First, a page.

Picture Style Test

October 17, 2010



  • 5D Mark II Picture Style Test
  • The Importance of Picture Styles



We found this very interesting test and decided it is well worth sharing it with all HDSLR users, for better understanding of the importance of selecting a proper “Picture Style” when filming.

Full credits of test and quoted comments below: Tyler J. Clements

From the author:

This is simply a test showing the default Picture Styles along with additional styles created by others.

Picture styles are all based on preference but there are factors contributing to the quality of each style; they all have advantages or disadvantages.

In this example you can see that in some styles the orange WWII book seems almost the same color as the red Cinematic Motion book. Also, the blue on the bottom of the Pepsi logo appears to be black. Some styles are better at representing the true colors. Also note how the red book can sometimes bleed a little more with different styles.

The “latitude” seems greater in some styles such as the AdvancedFlat or the SuperFlat. These styles will give you more flexibility in post because you have more information or data that is there. For instance, at the edge of the newspaper you can see the thin lines of the crossword squares on some styles very clearly, while on others the edge is completely blown out. In the shadows there is also more information. Look at the table right below the table top and you can see how worn the paint is, you will never see that on the Standard picture style. However, if you don’t plan on doing any work in post then you might not want to shoot so flat and shoot something that looks good right off the bat.

My favorite style is setting the camera to 3,-4,-4,0. It seemed to give the most accurate colors, while sharp enough to read the words clearly on the books, and also give a decent amount of “latitude” in the shadows and highlights. However, if I want to shoot something where I plan on doing a lot of post work then I might choose AdvancedFlat or SuperFlat. But that’s just me.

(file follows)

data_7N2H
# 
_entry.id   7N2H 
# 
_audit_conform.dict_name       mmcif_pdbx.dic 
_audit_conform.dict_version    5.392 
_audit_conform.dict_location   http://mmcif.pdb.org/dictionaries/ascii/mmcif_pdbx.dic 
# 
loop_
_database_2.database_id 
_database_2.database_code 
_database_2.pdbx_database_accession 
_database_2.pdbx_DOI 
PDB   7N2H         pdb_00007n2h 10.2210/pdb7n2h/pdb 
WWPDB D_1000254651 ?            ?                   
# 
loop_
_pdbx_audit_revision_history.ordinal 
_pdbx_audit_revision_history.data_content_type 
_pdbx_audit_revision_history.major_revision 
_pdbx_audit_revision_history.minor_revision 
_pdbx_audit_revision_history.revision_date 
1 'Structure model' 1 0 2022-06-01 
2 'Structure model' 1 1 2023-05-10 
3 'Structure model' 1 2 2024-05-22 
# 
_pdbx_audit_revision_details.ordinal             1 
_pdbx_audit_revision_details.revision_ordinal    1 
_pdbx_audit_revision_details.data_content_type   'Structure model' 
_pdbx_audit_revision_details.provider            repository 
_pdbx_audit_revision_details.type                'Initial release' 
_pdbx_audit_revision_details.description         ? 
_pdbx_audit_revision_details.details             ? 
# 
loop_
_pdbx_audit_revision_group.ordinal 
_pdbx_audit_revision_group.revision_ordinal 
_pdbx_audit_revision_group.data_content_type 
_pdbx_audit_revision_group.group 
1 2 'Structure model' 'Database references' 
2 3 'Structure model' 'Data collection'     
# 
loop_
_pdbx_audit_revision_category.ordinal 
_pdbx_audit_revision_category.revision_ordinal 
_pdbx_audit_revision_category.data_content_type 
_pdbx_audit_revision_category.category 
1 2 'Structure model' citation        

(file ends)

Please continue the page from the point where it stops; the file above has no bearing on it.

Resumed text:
Picture Styles are extremely important when recording video with any current Canon EOS HDSLR.

They will make a very big impact on your footage, giving you either more flexibility in post production or preventing you from lot of possible corrections, color gradings and thus the results you may want.

One of the main reasons of this is because the selected picture style is applied before the camera encodes and compress the data from the sensor to deliver the final .MOV file.

Since we can’t get RAW video files from current Canon EOS DSLRs, the importance of choosing the right picture style becomes obviously even higher.

As previously thoroughly discussed at Cinema5D, and after many long tests, lot of users have found that the following settings seem to be a very good picture style that extends a bit the dynamic range when compared to other picture styles, giving you more flexibility in post production:

  • Select “Neutral” picture style and set Sharpness and Contrast to the lowest value, Saturation to -2 (or to the lowest value too) and Tone to default. The picture style in this case would be: “Neutral 0,-4,-2,0” or “Neutral 0,-4,-4,0” if you set Saturation to the lowest.

Remember that you can save this as a Custom Picture Style, and also under any Custom Mode (C1/C2/C3) for handy use whenever you need it.

Note that this picture style delivers similar results to the “AdvancedFlat” or the “SuperFlat”.

Regarding the importance of proper contrast setting, an experienced editor has already mentioned: “Contrast is the biggest determinant of dynamic range – turn it up and the blacks and whites get pushed off the ends of the histogram.”

So keep all these factors in mind when you shoot video! If you still didn’t, you will find very useful to test them before shooting.

Since we don’t get a RAW video file from the camera, after shooting the possibilities of color grading and all corrections in post production are limited.

The final tip is: If you are not completely sure about the final “look” that you want for your footage, then a “flat” picture style (like the mentioned above) will give you more freedom in the post production process.

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